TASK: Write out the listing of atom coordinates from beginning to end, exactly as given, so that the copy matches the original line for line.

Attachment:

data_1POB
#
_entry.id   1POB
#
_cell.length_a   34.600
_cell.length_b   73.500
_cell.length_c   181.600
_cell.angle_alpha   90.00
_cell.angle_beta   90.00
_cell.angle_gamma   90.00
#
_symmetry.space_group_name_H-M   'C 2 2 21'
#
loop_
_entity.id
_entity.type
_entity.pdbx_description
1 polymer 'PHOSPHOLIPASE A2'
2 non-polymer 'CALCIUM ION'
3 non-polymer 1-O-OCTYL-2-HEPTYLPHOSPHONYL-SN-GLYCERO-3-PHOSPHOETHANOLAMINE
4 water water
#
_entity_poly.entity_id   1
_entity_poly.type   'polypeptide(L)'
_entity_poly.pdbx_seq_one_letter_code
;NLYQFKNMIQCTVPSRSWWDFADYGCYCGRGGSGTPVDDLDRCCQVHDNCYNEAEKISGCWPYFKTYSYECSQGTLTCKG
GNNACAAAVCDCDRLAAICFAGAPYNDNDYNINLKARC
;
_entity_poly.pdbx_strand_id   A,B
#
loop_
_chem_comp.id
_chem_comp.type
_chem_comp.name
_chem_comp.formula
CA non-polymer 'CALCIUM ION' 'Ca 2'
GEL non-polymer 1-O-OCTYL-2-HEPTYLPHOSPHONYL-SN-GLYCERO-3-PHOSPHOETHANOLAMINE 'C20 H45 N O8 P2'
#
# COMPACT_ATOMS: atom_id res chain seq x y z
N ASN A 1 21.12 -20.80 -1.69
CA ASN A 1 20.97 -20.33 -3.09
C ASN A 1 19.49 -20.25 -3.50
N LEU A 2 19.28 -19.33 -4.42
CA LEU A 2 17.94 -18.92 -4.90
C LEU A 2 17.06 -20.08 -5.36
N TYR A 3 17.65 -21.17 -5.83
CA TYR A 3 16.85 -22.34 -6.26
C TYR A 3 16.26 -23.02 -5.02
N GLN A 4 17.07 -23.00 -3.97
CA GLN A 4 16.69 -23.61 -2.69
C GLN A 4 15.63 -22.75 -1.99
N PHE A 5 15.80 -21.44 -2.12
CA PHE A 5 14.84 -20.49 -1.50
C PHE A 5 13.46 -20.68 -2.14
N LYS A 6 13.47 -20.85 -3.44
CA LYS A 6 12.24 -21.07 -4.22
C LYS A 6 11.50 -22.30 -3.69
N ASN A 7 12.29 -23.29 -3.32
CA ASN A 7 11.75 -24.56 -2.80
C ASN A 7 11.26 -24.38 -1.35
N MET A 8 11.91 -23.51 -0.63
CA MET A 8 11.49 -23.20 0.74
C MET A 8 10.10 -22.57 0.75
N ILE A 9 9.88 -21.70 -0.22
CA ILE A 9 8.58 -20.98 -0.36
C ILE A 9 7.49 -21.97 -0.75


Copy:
data_1POB
#
_entry.id   1POB
#
_cell.length_a   34.600
_cell.length_b   73.500
_cell.length_c   181.600
_cell.angle_alpha   90.00
_cell.angle_beta   90.00
_cell.angle_gamma   90.00
#
_symmetry.space_group_name_H-M   'C 2 2 21'
#
loop_
_entity.id
_entity.type
_entity.pdbx_description
1 polymer 'PHOSPHOLIPASE A2'
2 non-polymer 'CALCIUM ION'
3 non-polymer 1-O-OCTYL-2-HEPTYLPHOSPHONYL-SN-GLYCERO-3-PHOSPHOETHANOLAMINE
4 water water
#
_entity_poly.entity_id   1
_entity_poly.type   'polypeptide(L)'
_entity_poly.pdbx_seq_one_letter_code
;NLYQFKNMIQCTVPSRSWWDFADYGCYCGRGGSGTPVDDLDRCCQVHDNCYNEAEKISGCWPYFKTYSYECSQGTLTCKG
GNNACAAAVCDCDRLAAICFAGAPYNDNDYNINLKARC
;
_entity_poly.pdbx_strand_id   A,B
#
loop_
_chem_comp.id
_chem_comp.type
_chem_comp.name
_chem_comp.formula
CA non-polymer 'CALCIUM ION' 'Ca 2'
GEL non-polymer 1-O-OCTYL-2-HEPTYLPHOSPHONYL-SN-GLYCERO-3-PHOSPHOETHANOLAMINE 'C20 H45 N O8 P2'
#
# COMPACT_ATOMS: atom_id res chain seq x y z
N ASN A 1 21.12 -20.80 -1.69
CA ASN A 1 20.97 -20.33 -3.09
C ASN A 1 19.49 -20.25 -3.50
N LEU A 2 19.28 -19.33 -4.42
CA LEU A 2 17.94 -18.92 -4.90
C LEU A 2 17.06 -20.08 -5.36
N TYR A 3 17.65 -21.17 -5.83
CA TYR A 3 16.85 -22.34 -6.26
C TYR A 3 16.26 -23.02 -5.02
N GLN A 4 17.07 -23.00 -3.97
CA GLN A 4 16.69 -23.61 -2.69
C GLN A 4 15.63 -22.75 -1.99
N PHE A 5 15.80 -21.44 -2.12
CA PHE A 5 14.84 -20.49 -1.50
C PHE A 5 13.46 -20.68 -2.14
N LYS A 6 13.47 -20.85 -3.44
CA LYS A 6 12.24 -21.07 -4.22
C LYS A 6 11.50 -22.30 -3.69
N ASN A 7 12.29 -23.29 -3.32
CA ASN A 7 11.75 -24.56 -2.80
C ASN A 7 11.26 -24.38 -1.35
N MET A 8 11.91 -23.51 -0.63
CA MET A 8 11.49 -23.20 0.74
C MET A 8 10.10 -22.57 0.75
N ILE A 9 9.88 -21.70 -0.22
CA ILE A 9 8.58 -20.98 -0.36
C ILE A 9 7.49 -21.97 -0.75